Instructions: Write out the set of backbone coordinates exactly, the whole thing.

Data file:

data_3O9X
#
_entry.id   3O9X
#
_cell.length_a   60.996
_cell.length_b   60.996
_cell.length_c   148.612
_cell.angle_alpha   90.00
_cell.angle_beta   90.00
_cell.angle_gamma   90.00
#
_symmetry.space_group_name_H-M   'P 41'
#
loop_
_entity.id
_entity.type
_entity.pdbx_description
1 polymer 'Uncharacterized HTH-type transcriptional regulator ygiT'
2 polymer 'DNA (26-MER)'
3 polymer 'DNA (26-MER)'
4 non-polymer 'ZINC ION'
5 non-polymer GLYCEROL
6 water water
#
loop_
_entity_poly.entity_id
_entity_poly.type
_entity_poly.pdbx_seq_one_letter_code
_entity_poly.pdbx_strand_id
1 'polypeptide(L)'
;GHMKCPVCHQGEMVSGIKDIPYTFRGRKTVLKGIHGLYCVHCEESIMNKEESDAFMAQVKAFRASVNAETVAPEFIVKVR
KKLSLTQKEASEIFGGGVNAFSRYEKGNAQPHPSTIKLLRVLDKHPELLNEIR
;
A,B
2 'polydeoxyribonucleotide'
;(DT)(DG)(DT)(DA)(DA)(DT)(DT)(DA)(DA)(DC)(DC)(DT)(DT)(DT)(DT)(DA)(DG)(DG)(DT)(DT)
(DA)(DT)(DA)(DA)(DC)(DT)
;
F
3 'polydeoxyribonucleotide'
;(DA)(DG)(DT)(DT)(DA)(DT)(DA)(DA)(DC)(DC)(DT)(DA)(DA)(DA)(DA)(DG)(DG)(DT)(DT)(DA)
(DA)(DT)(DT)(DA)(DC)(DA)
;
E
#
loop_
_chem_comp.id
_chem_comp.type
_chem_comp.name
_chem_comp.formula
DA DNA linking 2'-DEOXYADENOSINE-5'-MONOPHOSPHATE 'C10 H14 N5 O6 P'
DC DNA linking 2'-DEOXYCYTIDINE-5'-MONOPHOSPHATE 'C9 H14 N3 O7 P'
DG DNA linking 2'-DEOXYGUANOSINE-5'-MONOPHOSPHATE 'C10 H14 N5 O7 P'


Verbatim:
data_3O9X
#
_entry.id   3O9X
#
_cell.length_a   60.996
_cell.length_b   60.996
_cell.length_c   148.612
_cell.angle_alpha   90.00
_cell.angle_beta   90.00
_cell.angle_gamma   90.00
#
_symmetry.space_group_name_H-M   'P 41'
#
loop_
_entity.id
_entity.type
_entity.pdbx_description
1 polymer 'Uncharacterized HTH-type transcriptional regulator ygiT'
2 polymer 'DNA (26-MER)'
3 polymer 'DNA (26-MER)'
4 non-polymer 'ZINC ION'
5 non-polymer GLYCEROL
6 water water
#
loop_
_entity_poly.entity_id
_entity_poly.type
_entity_poly.pdbx_seq_one_letter_code
_entity_poly.pdbx_strand_id
1 'polypeptide(L)'
;GHMKCPVCHQGEMVSGIKDIPYTFRGRKTVLKGIHGLYCVHCEESIMNKEESDAFMAQVKAFRASVNAETVAPEFIVKVR
KKLSLTQKEASEIFGGGVNAFSRYEKGNAQPHPSTIKLLRVLDKHPELLNEIR
;
A,B
2 'polydeoxyribonucleotide'
;(DT)(DG)(DT)(DA)(DA)(DT)(DT)(DA)(DA)(DC)(DC)(DT)(DT)(DT)(DT)(DA)(DG)(DG)(DT)(DT)
(DA)(DT)(DA)(DA)(DC)(DT)
;
F
3 'polydeoxyribonucleotide'
;(DA)(DG)(DT)(DT)(DA)(DT)(DA)(DA)(DC)(DC)(DT)(DA)(DA)(DA)(DA)(DG)(DG)(DT)(DT)(DA)
(DA)(DT)(DT)(DA)(DC)(DA)
;
E
#
loop_
_chem_comp.id
_chem_comp.type
_chem_comp.name
_chem_comp.formula
DA DNA linking 2'-DEOXYADENOSINE-5'-MONOPHOSPHATE 'C10 H14 N5 O6 P'
DC DNA linking 2'-DEOXYCYTIDINE-5'-MONOPHOSPHATE 'C9 H14 N3 O7 P'
DG DNA linking 2'-DEOXYGUANOSINE-5'-MONOPHOSPHATE 'C10 H14 N5 O7 P'